Notes and Editorial Reviews
Symphony No 9
Leonard Bernstein, cond; Israel PO
HELICON 02-9656 (2 CDs: 88:32) Live: Tokyo 8/1985
Leonard Bernstein conducted Mahler’s Ninth Symphony many times over the years, and four commercial recordings have been issued to date: with the New York Philharmonic in 1965 (released in 1967, CBS/Sony); with the Vienna Philharmonic in 1971 (DG laserdisc, 1992; now available on DVD); with the Berlin Philharmonic in 1979 (issued posthumously by DG in 1992); and with the (Royal) Concertgebouw in 1985
(issued in 1987 by DG). This new live transcription doesn’t fill any particular gap in that discography as much as it supplements the existing recordings—the 1985 Concertgebouw most obviously. There are really only two issues to consider: Is there an appreciable difference between this new Helicon recording and the performance recorded at the Concertgebouw two months earlier? Is the sound production comparable, or better, or worse?
I’ve always found the sound of the 1985 DG recording to be problematic: As vivid and full-bodied as it is, the
passages, especially in the first movement, tend to acquire a blaring coarseness that is unpleasant, and since Bernstein’s interpretation makes the most of these climaxes, the annoyance factor is high. This Helicon recording is a major improvement in that department.
The interpretation is another matter. As with many of Bernstein’s interpretations, his tempos in the outer movements of Mahler’s Ninth became more expansive; the difference in overall timing between the CBS/Sony recording and this latest installment is nine minutes. The CBS/Sony, especially in its newest remastering, is a classic of unassailable merit. In comparison, the 1985 performances suffer from a sluggish first movement. Missing are the tension and pulse that give the earlier version its emotional impact; in the later versions, there is little nuance or subtlety—gestures are overt and underlined. That said, this “new” account is somewhat less expansive than the Concertgebouw, and the Israeli orchestra follows Bernstein flawlessly; there is also more of a sense of struggle here than in the DG version.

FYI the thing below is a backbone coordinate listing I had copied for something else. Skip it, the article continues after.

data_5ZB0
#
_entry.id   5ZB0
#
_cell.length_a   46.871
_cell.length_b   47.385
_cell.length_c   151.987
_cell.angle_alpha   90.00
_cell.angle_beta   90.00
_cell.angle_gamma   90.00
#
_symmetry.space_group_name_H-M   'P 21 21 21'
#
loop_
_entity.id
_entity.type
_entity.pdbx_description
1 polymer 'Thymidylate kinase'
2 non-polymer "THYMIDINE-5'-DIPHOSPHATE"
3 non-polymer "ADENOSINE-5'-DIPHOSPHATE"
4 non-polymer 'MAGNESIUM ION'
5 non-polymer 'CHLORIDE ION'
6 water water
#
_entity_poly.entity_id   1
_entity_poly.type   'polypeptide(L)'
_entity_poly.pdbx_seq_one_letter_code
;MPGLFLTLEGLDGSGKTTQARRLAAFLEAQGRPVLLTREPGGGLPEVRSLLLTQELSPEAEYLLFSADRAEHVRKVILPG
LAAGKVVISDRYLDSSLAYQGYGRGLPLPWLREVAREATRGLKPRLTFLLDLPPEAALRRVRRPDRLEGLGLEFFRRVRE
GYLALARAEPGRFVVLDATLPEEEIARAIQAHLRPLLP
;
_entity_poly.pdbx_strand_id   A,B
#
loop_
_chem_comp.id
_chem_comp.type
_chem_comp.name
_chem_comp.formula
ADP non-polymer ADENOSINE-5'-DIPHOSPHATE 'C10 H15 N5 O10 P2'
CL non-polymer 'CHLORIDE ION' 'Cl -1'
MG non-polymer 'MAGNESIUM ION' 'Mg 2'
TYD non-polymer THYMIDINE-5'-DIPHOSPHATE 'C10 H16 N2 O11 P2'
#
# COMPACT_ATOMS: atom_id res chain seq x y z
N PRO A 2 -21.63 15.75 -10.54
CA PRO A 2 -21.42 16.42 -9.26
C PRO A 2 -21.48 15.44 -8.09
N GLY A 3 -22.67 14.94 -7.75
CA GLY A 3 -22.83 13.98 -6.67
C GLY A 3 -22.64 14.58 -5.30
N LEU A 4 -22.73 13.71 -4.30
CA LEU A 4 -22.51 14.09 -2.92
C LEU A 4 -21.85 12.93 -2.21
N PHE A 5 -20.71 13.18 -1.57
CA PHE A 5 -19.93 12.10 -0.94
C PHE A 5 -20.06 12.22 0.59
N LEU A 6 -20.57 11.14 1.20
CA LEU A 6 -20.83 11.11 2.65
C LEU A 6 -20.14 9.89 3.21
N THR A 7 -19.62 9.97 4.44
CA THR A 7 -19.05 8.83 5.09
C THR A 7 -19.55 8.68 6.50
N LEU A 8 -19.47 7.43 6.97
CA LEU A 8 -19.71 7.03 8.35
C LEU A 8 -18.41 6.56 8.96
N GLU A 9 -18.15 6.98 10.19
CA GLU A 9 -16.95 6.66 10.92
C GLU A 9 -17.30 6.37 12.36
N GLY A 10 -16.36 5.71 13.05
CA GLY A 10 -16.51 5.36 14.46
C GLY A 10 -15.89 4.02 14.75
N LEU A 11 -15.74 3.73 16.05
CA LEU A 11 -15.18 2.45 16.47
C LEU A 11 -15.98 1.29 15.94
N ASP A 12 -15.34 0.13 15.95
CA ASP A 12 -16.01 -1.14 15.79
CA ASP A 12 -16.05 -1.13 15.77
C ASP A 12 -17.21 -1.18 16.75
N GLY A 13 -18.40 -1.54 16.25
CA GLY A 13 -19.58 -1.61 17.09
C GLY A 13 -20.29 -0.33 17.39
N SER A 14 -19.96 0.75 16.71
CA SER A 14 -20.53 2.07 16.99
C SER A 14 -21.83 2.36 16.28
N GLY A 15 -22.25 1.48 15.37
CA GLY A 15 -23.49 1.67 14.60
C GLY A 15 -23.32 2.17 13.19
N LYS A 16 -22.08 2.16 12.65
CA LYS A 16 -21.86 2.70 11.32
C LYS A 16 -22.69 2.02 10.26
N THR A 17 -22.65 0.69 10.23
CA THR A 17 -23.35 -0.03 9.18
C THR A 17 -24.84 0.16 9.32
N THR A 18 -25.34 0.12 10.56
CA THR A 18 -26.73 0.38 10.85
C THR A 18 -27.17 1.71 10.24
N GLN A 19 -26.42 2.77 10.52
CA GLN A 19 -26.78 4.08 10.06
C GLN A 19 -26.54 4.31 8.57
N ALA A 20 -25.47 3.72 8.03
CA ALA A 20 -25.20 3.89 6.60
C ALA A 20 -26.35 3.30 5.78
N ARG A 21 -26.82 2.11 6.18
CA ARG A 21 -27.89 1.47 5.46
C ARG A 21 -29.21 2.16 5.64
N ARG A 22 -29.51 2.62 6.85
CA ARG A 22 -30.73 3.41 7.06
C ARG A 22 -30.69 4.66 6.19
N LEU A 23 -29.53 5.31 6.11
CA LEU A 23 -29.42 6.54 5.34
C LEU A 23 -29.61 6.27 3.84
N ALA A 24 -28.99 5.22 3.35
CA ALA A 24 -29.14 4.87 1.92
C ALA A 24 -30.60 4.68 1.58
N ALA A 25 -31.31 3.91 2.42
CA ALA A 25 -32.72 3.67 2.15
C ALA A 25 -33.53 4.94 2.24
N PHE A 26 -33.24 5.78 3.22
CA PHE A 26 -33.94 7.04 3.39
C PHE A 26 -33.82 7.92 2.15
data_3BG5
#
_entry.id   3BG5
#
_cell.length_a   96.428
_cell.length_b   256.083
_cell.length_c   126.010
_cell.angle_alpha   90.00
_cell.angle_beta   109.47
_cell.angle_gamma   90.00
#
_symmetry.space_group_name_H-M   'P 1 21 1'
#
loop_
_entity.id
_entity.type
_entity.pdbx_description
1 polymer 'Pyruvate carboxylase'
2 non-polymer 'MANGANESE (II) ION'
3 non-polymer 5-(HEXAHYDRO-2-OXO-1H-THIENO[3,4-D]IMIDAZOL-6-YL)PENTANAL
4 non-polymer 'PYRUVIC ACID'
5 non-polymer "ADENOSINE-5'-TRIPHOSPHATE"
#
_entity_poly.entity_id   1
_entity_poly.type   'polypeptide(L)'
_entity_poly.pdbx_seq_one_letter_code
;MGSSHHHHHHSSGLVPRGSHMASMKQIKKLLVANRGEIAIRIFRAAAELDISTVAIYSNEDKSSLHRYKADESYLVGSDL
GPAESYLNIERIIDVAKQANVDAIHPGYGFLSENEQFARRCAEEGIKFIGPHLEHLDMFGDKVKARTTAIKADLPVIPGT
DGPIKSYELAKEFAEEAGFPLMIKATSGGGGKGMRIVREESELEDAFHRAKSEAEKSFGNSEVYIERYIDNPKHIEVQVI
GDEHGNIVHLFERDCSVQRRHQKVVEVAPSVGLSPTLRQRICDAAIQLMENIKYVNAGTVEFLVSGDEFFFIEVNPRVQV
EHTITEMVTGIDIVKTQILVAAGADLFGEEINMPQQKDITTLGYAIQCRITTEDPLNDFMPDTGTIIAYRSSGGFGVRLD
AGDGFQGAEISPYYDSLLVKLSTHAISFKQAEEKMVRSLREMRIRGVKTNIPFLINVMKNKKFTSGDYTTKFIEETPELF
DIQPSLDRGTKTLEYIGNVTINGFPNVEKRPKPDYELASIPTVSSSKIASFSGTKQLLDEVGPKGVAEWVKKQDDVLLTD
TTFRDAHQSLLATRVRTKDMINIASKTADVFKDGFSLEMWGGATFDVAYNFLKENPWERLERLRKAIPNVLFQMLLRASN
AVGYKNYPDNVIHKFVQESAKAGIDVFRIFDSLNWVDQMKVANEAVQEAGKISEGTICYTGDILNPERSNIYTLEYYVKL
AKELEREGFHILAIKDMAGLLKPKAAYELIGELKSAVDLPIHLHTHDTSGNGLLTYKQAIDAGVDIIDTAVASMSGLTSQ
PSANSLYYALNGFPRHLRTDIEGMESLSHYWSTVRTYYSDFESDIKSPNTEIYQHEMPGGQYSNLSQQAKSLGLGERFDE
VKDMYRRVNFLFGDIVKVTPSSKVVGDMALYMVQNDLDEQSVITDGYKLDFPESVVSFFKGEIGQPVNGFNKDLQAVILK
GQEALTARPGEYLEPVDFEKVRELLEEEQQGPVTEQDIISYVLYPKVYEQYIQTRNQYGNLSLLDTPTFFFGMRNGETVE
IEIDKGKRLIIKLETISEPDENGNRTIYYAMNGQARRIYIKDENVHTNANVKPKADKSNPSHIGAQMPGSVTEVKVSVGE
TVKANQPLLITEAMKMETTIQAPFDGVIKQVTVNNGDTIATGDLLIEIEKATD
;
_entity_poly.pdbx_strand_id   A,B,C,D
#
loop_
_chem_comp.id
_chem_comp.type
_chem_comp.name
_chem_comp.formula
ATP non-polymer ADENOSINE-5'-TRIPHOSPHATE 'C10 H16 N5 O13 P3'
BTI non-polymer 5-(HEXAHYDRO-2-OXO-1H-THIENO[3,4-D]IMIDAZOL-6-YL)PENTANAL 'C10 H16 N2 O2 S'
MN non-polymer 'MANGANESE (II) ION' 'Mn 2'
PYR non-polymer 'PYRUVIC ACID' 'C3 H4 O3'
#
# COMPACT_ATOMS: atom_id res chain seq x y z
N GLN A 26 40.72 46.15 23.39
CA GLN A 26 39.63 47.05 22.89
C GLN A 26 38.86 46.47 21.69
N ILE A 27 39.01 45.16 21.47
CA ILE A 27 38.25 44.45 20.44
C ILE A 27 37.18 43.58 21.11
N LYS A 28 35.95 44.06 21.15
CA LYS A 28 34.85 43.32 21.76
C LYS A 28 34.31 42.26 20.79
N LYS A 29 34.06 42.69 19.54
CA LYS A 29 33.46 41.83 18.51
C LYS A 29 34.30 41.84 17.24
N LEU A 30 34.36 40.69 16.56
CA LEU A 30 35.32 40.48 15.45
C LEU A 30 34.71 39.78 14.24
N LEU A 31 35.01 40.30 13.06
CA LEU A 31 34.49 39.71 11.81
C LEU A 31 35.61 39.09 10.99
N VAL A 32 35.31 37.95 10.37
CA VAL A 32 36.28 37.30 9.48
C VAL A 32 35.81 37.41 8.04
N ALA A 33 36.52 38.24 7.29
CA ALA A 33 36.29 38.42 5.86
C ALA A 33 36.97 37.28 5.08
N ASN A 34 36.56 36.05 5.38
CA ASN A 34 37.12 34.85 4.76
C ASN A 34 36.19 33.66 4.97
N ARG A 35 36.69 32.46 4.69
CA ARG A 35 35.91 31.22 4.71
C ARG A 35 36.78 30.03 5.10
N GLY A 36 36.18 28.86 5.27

Bernstein reportedly felt that one could never play the final Adagio slowly enough; if that is true, it wasn’t for want of trying: The versions from 1985 are
minutes longer than that of 20 years earlier, and once again much of the tension and drama of the earlier version is dissipated, this time by the overly reverential phrasing of the later ones. The Israel Philharmonic performance, however, packs a more impressive emotional punch. It may simply be a matter of empathy; by 1985, Bernstein had a far more personal relationship with the Israel Philharmonic than with the Concertgebouw.
The two inner movements had changed little over the decades; the Ländler in this new recording is more satisfyingly gauche and pompous than its cousin on DG.
I should note one confusing element in the production information: Though a note at the bottom of the program states that the recording was made at Mann Auditorium in Tel-Aviv, a newspaper clipping included in the booklet states that the venue was the NHK Hall in Tokyo, and that the concert was part of the Israel Philharmonic’s tour of Japan. Presumably it is from this latter venue that the concert originated.
While the version of Mahler’s Ninth Symphony captured in this recording isn’t my ideal version, it is, after all, Leonard Bernstein’s Mahler, and that’s not something that I dismiss lightly. I heartily recommend this new Helicon set over both the Concertgebouw and Berlin Philharmonic versions on DG, but I reserve the top spot for the CBS/Sony.
FANFARE: Christopher Abbot
Works on This Recording
Symphony no 9 in D major by Gustav Mahler
Israel Philharmonic Orchestra
Written: 1908-1909; Austria
Date of Recording: 08/25/1985
Venue: Live Mann Auditorium, Tel-Aviv, Israel
Length: 88 Minutes 30 Secs.
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